Where did it come from? The concept of Stoptober was inspired by similar successful campaigns in other countries, such as “mois sans tabac” (month without tobacco) in France and “Stoptober” in the Netherlands. Public Health England adapted and launched the campaign in the UK in 2012, capitalising on the idea that setting a specific, month-long quit date could help individuals overcome the psychological barriers associated with quitting smoking. We’ll get on to why using a month to begin with can be a very useful method of quitting a bit later. Since its inception, Stoptober has seen remarkable success, with millions of participants and numerous success stories of people who have successfully quit smoking during the month of October. Supposedly, since its creation in 2012, over 10 million people have attempted Stoptober. The Gov UK website writes:
“Stoptober continues to effectively drive smokers to make a quit attempt. In 2020, the campaign generated quit attempts among 12.3% of all smokers and recent ex-smokers, with 4% reporting that they were still not smoking at 4 weeks.”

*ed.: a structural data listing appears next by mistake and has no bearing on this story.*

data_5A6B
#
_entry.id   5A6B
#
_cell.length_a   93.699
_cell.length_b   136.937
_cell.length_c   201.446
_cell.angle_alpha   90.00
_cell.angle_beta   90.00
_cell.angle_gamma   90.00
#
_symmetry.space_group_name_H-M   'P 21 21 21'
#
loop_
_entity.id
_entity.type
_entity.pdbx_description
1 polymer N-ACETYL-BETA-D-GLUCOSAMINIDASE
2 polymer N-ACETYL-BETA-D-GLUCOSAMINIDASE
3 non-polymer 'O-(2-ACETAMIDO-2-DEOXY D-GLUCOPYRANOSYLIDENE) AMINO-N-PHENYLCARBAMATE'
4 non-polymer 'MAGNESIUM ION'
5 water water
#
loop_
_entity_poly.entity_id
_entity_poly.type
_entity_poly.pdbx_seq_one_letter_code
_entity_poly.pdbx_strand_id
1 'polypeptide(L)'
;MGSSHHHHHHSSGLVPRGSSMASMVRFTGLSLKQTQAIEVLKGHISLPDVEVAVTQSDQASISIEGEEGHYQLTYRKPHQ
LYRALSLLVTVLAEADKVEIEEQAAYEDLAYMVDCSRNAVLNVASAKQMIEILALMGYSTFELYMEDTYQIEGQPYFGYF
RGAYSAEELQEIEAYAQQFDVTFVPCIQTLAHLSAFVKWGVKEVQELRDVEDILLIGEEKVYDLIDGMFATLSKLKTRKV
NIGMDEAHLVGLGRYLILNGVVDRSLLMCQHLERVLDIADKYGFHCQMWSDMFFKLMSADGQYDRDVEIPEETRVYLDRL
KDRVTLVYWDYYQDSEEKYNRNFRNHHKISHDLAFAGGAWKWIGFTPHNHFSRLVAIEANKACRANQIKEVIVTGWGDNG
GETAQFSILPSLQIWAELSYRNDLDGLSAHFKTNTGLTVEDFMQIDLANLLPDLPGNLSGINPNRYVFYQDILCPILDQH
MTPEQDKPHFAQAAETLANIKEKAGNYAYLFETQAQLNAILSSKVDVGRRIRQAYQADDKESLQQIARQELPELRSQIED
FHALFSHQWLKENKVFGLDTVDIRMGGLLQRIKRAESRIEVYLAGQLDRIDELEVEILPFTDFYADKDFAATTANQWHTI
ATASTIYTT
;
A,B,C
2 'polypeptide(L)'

Like Dry January, and many other months dedicated to quitting a habit, Stoptober has become an annual tradition for many, offering a structured and supportive environment for those looking to stop smoking.
How Stoptober Works
So, how does it work? Well, Stoptober is a campaign that helps you quit smoking during October – that much is clear. But there are specific methods that help along the way. Here’s how it goes down:
Choose Your Quit Date
The first step is choosing your quit date. Participants are encouraged to set a specific quit date within the month of October. This date serves as a target to work toward, helping individuals mentally prepare for their quit attempt. Usually, as you’d expect, this is the 1st of October.
There’s a bunch of online and offline resources that the Stoptober campaign offers. These include a dedicated website, a mobile app, and a free Quit Kit, which can be ordered online or picked up at specific pharmacies.
There’s also support that comes with the Stoptober app. The app and website provide personalised support based on individual smoking habits and preferences. Users can set goals, track progress, and access helpful tips and advice. Participants can also engage with others on the online community, sharing their experiences, challenges, and success stories. This sense of community can be incredibly motivating. It’s always easier stopping a habit when you have other people’s stories to feel inspired by. How is anyone supposed to know that climbing a mountain is possible, if there’s no one who’s climbed it around to tell their story? It’s the same concept.